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Archive for the ‘Consumer Research’ Category

Green demographics are hard to come by. Most of the green consumer research deals with lifestyles’ segmentation, and is not very reliable, nor actionable from a marketer or green strategist’s point of view. I found three surveys with demographic information worth looking at. All were conducted in March-April 2008, and deal with attitudes and self-reported behaviors.

First, is a Pew Survey of Americans’ attitudes towards global warming:

These results make sense, and reinforce the widespread notion of green citizens as part of the more progressive crowd of Democrat, younger, more educated folks, who live in big cities on either coast.

Second, is a Burst Media Survey of U.S. adult Internet users, asking about extent of green behavior in daily lifestyle – as published in eMarketer report:

Although the survey seems to confirm Pew findings, indicating a skew towards younger demographics, one needs to take into consideration the following two caveats: first is the fact that behaviors are self-reported, and second, as pointed out in the eMarketer writeup, ‘the vast majority of respondents across all age groups put themselves in the “somewhat” category—leaving open the possibility that different perceptions among respondents of “somewhat” and “completely” could color the survey findings’.

Third, is a poll by Harris Interactive, amongst U.S. adult Internet users, that goes deeper into specific ‘environmentally conscious activities’ – also in eMarketer report:

The Harris Poll results are further supported by an AARP/Focalyst survey, cited in eMarketer report, that 70% baby boomers use their purchasing power to buy environmentally safe brands.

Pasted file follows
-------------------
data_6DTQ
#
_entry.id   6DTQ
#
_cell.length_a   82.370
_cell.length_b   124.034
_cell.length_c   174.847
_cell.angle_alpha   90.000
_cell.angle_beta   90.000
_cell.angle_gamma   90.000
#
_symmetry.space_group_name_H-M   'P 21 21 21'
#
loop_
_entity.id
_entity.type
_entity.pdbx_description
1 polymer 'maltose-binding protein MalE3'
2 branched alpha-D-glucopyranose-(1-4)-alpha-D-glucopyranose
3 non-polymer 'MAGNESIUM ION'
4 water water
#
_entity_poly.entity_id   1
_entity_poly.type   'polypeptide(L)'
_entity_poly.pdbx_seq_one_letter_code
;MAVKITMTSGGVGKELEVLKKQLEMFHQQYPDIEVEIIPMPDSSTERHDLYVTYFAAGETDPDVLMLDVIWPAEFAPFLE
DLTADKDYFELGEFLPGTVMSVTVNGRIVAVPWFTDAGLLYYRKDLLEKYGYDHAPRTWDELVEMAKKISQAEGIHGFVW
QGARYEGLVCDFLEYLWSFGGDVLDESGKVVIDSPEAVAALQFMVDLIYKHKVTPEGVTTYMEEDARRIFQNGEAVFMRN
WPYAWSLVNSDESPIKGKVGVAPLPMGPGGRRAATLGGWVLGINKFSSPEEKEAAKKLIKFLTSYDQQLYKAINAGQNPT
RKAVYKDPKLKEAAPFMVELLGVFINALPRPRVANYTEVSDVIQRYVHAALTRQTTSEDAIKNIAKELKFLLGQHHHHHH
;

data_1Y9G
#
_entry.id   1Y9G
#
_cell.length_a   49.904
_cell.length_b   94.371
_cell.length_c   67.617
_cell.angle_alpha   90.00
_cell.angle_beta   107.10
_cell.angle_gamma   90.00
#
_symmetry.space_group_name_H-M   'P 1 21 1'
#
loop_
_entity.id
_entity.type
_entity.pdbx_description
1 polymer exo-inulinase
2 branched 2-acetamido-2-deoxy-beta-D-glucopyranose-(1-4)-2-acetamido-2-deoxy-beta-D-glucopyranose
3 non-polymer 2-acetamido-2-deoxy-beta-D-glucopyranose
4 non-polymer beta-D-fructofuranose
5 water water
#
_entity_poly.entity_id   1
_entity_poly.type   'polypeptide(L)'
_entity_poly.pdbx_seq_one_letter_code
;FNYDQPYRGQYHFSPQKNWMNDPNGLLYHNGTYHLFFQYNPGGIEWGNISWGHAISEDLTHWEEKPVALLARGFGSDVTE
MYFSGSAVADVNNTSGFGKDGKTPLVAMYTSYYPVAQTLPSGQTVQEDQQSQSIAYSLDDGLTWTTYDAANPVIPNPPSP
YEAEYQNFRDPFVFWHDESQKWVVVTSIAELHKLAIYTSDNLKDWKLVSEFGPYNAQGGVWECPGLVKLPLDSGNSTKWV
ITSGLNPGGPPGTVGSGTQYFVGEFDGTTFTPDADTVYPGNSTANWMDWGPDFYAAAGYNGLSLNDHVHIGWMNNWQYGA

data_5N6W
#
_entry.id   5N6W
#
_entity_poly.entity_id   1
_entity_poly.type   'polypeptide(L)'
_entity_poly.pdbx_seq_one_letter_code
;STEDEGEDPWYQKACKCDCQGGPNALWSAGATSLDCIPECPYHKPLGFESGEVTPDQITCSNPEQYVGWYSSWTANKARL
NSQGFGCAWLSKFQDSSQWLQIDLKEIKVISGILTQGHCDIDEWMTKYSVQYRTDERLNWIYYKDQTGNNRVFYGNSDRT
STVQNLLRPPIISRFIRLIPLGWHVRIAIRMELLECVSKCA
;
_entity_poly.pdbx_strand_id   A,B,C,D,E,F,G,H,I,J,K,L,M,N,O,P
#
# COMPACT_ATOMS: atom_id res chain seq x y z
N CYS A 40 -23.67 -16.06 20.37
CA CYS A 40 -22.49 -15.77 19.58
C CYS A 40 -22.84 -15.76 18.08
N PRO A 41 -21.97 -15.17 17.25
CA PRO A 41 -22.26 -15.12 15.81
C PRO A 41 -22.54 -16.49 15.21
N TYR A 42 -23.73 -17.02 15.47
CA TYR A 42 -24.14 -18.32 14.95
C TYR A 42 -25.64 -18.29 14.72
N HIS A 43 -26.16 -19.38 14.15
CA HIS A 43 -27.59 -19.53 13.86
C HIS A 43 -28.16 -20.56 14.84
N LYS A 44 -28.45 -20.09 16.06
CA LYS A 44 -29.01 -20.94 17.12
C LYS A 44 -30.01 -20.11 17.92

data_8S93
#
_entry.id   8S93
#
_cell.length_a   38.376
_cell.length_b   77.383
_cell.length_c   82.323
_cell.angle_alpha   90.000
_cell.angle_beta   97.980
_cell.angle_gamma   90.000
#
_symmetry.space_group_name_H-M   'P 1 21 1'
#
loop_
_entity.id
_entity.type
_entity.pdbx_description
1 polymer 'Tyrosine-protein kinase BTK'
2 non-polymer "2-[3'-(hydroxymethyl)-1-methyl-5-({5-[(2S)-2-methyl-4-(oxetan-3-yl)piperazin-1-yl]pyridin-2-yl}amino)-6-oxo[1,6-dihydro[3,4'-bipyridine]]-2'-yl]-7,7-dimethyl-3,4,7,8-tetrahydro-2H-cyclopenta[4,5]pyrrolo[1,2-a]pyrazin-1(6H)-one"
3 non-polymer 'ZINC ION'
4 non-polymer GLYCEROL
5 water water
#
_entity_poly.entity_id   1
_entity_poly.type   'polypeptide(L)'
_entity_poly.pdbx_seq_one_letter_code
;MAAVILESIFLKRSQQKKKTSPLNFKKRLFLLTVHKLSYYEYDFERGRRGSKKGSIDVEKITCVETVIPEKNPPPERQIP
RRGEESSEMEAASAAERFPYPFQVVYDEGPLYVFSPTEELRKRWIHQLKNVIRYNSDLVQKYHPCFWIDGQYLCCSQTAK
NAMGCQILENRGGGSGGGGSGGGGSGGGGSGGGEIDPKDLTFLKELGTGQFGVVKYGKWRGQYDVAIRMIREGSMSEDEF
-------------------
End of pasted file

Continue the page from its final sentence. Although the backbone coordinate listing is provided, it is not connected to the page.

Why such an apparent discrepancy between the first two surveys and the Harris Poll? Could it be that the older folks are more likely to walk the green talk, and to take actions that do matter? Or was it the way the questions were phrased? It may be that not otherwise environmentally inclined people will engage in green-like behaviors that do save them money – energy efficiency related activities -, or are perceived as better for their personal health – buying organic products -. What do you think?

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The HCHLV Green Consumer Segmentation was just recognized by its parent company, WPP marketing communication giant, as one of the best pieces of work in the area of ‘Market Research and Insights’. Although developed for the British market, this segmentation provides yet another valuable way to look at consumers/citizens. 

At the disengaged end of the spectrum, over a quarter of UK adults are ‘Onlookers’ – those who are the least engaged and have a limited level of concern about ethical and environmental issues.

Moving along the spectrum, the ‘Conveniently Conscious’ make up over a third of UK adults. This group is aware of and fairly concerned about ethical and environmental issues. They will take easier steps such as reducing their water use, but are not interested in more involved ethical consumption or local issues.

The ‘Positive Choosers’ are highly aware of ethical and environmental issues and feel guilty about their lifestyle. They regularly buy from ethically sound companies and will boycott those they feel are not acting responsibly. However, they will rarely complain actively, choosing instead to walk away from companies they disapprove of.

There is a small segment of the population, the ‘Vocal Activists’, who hold similar attitudes to the ‘Positive Choosers’, with the exception that they are much more likely to articulate their discontent.

The most engaged segment is the ‘Principled Pioneers’. These consumers are more prepared to make significant investments of time, energy and money, alongside lifestyle changes, to turn their beliefs into actions. This includes highly engaged activities such as installing alternative energy sources and calculating their carbon footprints.

This way of segmenting consumers/citizens is remarkably consistent with the most recent Pew Survey of Americans. Basically, slightly less than half of the population is positively inclined regarding environmental issues that really matter. A glass nearly half full, that’s a start. Communication efforts should focus on nudging some of the ‘Conveniently Conscious‘ more towards the left. 

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Further evidence of the Green Power of Shrinking Wallets is reported in Nielsen‘s last consumer survey and related Associated Press article: